The many different achievements of author Ramachandra Guha are substantial. Historian, environmentalist, biographer and political theorist, he has emerged as an important figure in the field of Indian academia. His enthusiasm to deal with the issues that stand before contemporary Indian society, culture and politics are important factors that have contributed to his success as an author, and he has produced some outstanding works. Here we explore the political and cultural publications of this renowned Indian author.
Having held many academic positions and taught at various universities in India, Europe and North America, including Yale University and Oslo University, Guha has since taken up writing full-time. The writer has authored and contributed to more than thirty books and his notable works include The Unquiet Woods, A Corner of A Foreign Field, India After Gandhi and India Before Gandhi.
The Unquiet Woods is an environmental book that sketches the lives of peasants inhabiting India’s mountainous terrains, where atrocities of environmental change are immediately and intensely experienced. Distancing itself from a mere study of political consequences of colonialism, it explores such environmental effects and their impact on the demographics of the country’s specific regions. The book traces the history of the Chipko movement, looking for ecological and sociological roots of the mass protest.
A Corner of A Foreign Field portrays the social history of cricket in India. The book concerns itself with the cultural significance of the sport, tracing its development from the colonial times into the post-colonial period. Guha analyzes the role played by cricket in unifying or fracturing inter-caste, interracial or inter-religious relationships in India. In reference to the publication, Guha states that ‘Indian cricket has always reflected the issues of society around it – whether it was caste, race and religion in the early years of the twentieth century.’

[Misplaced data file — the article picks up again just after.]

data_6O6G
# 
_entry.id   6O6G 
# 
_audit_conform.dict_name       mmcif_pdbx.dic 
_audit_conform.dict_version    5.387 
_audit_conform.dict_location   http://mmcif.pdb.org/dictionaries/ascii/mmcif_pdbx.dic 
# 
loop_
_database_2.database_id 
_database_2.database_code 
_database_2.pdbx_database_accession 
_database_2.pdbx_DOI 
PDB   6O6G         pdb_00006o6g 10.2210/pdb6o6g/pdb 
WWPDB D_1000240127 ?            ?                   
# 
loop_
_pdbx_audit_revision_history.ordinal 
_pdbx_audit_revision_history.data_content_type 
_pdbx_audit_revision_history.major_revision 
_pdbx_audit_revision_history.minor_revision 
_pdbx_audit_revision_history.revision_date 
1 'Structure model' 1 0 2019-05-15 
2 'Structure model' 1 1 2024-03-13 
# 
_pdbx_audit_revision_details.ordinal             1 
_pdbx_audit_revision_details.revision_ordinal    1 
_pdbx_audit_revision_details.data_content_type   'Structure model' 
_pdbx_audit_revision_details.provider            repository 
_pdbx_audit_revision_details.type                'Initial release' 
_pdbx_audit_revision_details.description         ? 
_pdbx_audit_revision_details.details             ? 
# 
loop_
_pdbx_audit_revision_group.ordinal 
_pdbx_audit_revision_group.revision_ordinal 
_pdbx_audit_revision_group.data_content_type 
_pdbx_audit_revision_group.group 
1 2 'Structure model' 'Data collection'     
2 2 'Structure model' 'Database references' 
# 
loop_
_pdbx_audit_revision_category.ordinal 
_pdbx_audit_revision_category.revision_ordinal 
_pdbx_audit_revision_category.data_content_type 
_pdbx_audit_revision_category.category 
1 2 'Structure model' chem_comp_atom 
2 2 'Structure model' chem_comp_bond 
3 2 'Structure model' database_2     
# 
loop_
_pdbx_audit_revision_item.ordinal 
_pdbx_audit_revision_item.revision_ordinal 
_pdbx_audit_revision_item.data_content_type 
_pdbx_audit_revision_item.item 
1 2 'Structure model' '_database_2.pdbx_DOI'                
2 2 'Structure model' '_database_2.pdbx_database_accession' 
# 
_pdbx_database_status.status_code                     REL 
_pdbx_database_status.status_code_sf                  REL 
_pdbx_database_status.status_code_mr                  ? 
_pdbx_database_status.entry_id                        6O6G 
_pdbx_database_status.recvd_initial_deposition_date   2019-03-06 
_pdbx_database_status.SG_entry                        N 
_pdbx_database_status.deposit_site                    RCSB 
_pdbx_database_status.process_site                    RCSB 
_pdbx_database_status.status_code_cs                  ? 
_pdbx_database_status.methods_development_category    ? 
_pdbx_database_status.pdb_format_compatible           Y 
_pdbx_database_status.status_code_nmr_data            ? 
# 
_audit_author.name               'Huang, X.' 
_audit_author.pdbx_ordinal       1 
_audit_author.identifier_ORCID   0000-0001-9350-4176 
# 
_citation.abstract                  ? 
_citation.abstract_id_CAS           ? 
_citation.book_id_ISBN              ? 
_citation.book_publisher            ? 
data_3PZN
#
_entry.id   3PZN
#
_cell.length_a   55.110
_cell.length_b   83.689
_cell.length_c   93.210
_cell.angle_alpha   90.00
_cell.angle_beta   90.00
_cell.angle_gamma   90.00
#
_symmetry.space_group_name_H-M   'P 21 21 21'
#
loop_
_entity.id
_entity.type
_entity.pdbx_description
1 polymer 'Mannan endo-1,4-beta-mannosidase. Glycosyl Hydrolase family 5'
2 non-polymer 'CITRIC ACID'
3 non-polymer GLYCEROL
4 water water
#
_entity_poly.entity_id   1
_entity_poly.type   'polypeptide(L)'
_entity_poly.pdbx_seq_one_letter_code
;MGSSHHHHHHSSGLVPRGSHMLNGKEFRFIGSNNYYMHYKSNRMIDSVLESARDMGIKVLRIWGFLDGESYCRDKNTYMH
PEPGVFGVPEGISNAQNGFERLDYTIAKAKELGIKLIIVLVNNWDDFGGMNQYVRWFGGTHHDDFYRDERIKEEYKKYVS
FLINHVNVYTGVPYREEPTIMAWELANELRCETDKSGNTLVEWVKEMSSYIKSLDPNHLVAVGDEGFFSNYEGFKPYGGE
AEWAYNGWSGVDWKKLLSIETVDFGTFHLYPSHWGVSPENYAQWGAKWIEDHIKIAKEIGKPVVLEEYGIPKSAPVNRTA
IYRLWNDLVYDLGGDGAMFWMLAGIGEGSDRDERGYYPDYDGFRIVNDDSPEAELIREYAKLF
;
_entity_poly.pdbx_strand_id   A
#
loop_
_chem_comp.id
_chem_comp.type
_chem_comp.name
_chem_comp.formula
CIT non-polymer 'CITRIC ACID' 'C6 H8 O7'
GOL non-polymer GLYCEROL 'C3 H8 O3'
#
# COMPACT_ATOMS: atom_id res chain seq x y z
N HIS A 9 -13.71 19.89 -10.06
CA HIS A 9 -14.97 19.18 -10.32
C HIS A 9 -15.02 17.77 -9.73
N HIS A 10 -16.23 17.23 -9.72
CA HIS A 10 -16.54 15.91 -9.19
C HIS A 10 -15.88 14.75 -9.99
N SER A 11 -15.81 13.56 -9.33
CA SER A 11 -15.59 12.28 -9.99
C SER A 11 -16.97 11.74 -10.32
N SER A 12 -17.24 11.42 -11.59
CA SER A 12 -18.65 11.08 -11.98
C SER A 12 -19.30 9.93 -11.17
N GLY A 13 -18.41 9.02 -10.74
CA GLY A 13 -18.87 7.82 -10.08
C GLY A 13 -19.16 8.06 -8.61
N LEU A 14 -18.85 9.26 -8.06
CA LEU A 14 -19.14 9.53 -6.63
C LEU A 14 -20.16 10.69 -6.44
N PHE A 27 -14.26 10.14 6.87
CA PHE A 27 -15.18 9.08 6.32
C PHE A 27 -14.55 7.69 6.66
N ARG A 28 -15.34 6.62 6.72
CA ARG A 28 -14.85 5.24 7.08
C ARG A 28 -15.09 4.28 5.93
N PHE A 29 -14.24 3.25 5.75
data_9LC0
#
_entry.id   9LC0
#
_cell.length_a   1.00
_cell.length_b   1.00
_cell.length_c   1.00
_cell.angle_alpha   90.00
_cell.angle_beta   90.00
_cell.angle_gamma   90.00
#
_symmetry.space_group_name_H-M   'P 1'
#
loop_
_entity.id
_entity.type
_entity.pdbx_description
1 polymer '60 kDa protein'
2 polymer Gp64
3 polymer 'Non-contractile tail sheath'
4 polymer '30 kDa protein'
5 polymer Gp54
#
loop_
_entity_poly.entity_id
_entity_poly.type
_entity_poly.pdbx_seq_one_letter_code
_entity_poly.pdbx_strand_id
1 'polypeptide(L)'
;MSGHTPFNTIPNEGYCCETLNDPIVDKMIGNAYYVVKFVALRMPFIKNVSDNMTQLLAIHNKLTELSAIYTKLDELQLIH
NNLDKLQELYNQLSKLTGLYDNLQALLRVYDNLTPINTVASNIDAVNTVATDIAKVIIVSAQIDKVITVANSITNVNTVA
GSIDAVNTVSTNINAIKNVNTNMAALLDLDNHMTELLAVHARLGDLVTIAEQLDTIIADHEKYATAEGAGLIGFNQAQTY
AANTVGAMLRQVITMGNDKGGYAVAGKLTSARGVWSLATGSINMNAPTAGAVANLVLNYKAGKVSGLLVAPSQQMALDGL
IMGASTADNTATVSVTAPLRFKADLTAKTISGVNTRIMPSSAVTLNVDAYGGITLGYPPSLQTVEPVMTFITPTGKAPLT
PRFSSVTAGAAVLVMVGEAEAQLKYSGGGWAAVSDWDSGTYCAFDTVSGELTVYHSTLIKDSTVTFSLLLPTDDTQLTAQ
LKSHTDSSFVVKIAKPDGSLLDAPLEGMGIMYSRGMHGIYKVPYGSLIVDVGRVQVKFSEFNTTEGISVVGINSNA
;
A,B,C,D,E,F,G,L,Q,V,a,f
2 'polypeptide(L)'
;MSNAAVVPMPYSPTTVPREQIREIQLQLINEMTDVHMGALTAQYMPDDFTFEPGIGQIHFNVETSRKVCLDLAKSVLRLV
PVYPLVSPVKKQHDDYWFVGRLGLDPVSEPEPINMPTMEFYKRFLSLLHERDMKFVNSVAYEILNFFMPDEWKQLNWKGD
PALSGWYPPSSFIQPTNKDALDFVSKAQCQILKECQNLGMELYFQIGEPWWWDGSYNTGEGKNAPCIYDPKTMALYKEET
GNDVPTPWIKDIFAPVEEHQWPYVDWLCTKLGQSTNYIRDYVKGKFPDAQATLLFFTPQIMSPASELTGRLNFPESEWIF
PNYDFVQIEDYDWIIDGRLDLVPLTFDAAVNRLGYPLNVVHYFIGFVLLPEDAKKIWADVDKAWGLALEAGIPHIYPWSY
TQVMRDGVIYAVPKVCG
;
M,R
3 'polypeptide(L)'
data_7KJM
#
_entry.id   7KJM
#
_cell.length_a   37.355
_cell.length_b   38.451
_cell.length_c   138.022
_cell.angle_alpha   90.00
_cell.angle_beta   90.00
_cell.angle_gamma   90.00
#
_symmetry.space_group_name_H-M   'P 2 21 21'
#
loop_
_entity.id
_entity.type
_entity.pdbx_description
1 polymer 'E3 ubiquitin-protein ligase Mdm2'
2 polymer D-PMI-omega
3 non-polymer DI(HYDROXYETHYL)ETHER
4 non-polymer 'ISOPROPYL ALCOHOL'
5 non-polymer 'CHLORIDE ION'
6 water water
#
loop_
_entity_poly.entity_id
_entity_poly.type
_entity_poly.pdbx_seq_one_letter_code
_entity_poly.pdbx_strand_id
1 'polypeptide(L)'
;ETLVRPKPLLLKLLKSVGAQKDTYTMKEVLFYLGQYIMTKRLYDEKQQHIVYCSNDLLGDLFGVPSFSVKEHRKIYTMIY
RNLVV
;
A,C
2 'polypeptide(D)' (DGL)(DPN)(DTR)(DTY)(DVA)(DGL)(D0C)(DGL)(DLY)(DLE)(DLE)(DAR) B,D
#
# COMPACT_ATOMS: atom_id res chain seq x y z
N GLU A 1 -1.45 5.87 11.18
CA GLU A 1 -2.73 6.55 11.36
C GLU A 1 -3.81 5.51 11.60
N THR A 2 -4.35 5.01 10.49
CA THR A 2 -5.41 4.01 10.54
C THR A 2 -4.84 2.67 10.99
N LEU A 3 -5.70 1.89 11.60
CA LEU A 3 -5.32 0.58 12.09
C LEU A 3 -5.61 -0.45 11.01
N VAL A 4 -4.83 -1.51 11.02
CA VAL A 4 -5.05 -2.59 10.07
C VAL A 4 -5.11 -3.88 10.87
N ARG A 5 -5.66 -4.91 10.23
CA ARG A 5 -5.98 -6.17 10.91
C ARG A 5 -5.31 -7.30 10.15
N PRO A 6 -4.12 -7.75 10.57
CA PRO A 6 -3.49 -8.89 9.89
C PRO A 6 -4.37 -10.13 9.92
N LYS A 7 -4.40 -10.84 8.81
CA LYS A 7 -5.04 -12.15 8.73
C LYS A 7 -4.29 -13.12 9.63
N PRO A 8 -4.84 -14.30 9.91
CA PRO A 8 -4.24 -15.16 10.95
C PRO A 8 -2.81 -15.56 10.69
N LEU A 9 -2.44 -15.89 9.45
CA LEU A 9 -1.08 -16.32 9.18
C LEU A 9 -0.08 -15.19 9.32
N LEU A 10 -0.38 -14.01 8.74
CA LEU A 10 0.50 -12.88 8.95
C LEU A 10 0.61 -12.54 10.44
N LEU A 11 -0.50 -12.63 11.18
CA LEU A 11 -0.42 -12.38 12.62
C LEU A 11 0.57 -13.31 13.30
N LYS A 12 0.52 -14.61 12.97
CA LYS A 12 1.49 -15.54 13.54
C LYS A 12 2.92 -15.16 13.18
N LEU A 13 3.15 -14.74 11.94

Guha’s most acclaimed work, India After Gandhi, also deals with the various challenges that confront independent India in the face of ethnic, religious and racial diversity. The book discovers the possibilities of secularism, which as a constitutional ideal has been the integral support for the survival of the world’s largest democracy. Guha’s diligent study also visits the lives of lesser known Indians, including peasants, traders, workers, artists and musicians along with the individuals whose names have been often been celebrated in the books of modern history. The book has perhaps helped Guha earn the title of ‘Indian democracy’s preeminent chronicler’ from Time Magazine.
In his most recent book, India Before Gandhi, Guha presents a critical portrait of M.K. Gandhi, challenging the image of the civil-rights activist as crafted by the popular imagination. Guha argues that the romanticized portrait of Gandhi is a product of an Indocentric vision, which celebrates Satyagrah or civil disobedience among other ideologies as a homegrown concept. He posits the idea that such civil disobedience materialized due to the experience of Gandhi as a lawyer in South Africa. His experiences across borders provided him with the analytic vision that fueled his effective leadership.
Guha has been awarded the Leopold-Hidy Prize of the American Society of Environmental History, the Malcolm Adideshiah Award for excellence in social science research, the Daily Telegraph/Cricket Society prize, the Sahitya Akademi Award, and the R. K. Narayan Prize. He is the recipient of the prestigious honor, the Padma Bhushan from the Government of India. Guha got nominated twice both in 2008 and 2013 by the Prospect magazine as one of the world’s most influential intellectuals.